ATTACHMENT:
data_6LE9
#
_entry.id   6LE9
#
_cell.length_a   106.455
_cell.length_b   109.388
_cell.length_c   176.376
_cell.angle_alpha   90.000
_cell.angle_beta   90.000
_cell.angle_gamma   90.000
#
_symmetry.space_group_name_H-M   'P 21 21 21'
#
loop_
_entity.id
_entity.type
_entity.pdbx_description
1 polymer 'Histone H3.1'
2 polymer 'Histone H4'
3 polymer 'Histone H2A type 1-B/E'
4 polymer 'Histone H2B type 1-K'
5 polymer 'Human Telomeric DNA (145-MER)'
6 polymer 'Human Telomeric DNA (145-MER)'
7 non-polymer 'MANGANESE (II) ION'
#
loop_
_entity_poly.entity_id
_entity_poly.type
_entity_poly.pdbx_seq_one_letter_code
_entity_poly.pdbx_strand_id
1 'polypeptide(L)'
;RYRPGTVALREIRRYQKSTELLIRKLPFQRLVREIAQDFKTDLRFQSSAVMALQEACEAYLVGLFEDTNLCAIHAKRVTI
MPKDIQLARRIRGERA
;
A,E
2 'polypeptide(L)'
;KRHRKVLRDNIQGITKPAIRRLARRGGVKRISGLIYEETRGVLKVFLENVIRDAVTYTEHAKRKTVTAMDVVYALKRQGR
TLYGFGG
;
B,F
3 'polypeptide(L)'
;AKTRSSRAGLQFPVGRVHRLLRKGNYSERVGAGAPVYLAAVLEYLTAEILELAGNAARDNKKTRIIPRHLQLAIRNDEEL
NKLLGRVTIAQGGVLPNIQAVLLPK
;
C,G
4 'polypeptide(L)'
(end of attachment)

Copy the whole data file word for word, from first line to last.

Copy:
data_6LE9
#
_entry.id   6LE9
#
_cell.length_a   106.455
_cell.length_b   109.388
_cell.length_c   176.376
_cell.angle_alpha   90.000
_cell.angle_beta   90.000
_cell.angle_gamma   90.000
#
_symmetry.space_group_name_H-M   'P 21 21 21'
#
loop_
_entity.id
_entity.type
_entity.pdbx_description
1 polymer 'Histone H3.1'
2 polymer 'Histone H4'
3 polymer 'Histone H2A type 1-B/E'
4 polymer 'Histone H2B type 1-K'
5 polymer 'Human Telomeric DNA (145-MER)'
6 polymer 'Human Telomeric DNA (145-MER)'
7 non-polymer 'MANGANESE (II) ION'
#
loop_
_entity_poly.entity_id
_entity_poly.type
_entity_poly.pdbx_seq_one_letter_code
_entity_poly.pdbx_strand_id
1 'polypeptide(L)'
;RYRPGTVALREIRRYQKSTELLIRKLPFQRLVREIAQDFKTDLRFQSSAVMALQEACEAYLVGLFEDTNLCAIHAKRVTI
MPKDIQLARRIRGERA
;
A,E
2 'polypeptide(L)'
;KRHRKVLRDNIQGITKPAIRRLARRGGVKRISGLIYEETRGVLKVFLENVIRDAVTYTEHAKRKTVTAMDVVYALKRQGR
TLYGFGG
;
B,F
3 'polypeptide(L)'
;AKTRSSRAGLQFPVGRVHRLLRKGNYSERVGAGAPVYLAAVLEYLTAEILELAGNAARDNKKTRIIPRHLQLAIRNDEEL
NKLLGRVTIAQGGVLPNIQAVLLPK
;
C,G
4 'polypeptide(L)'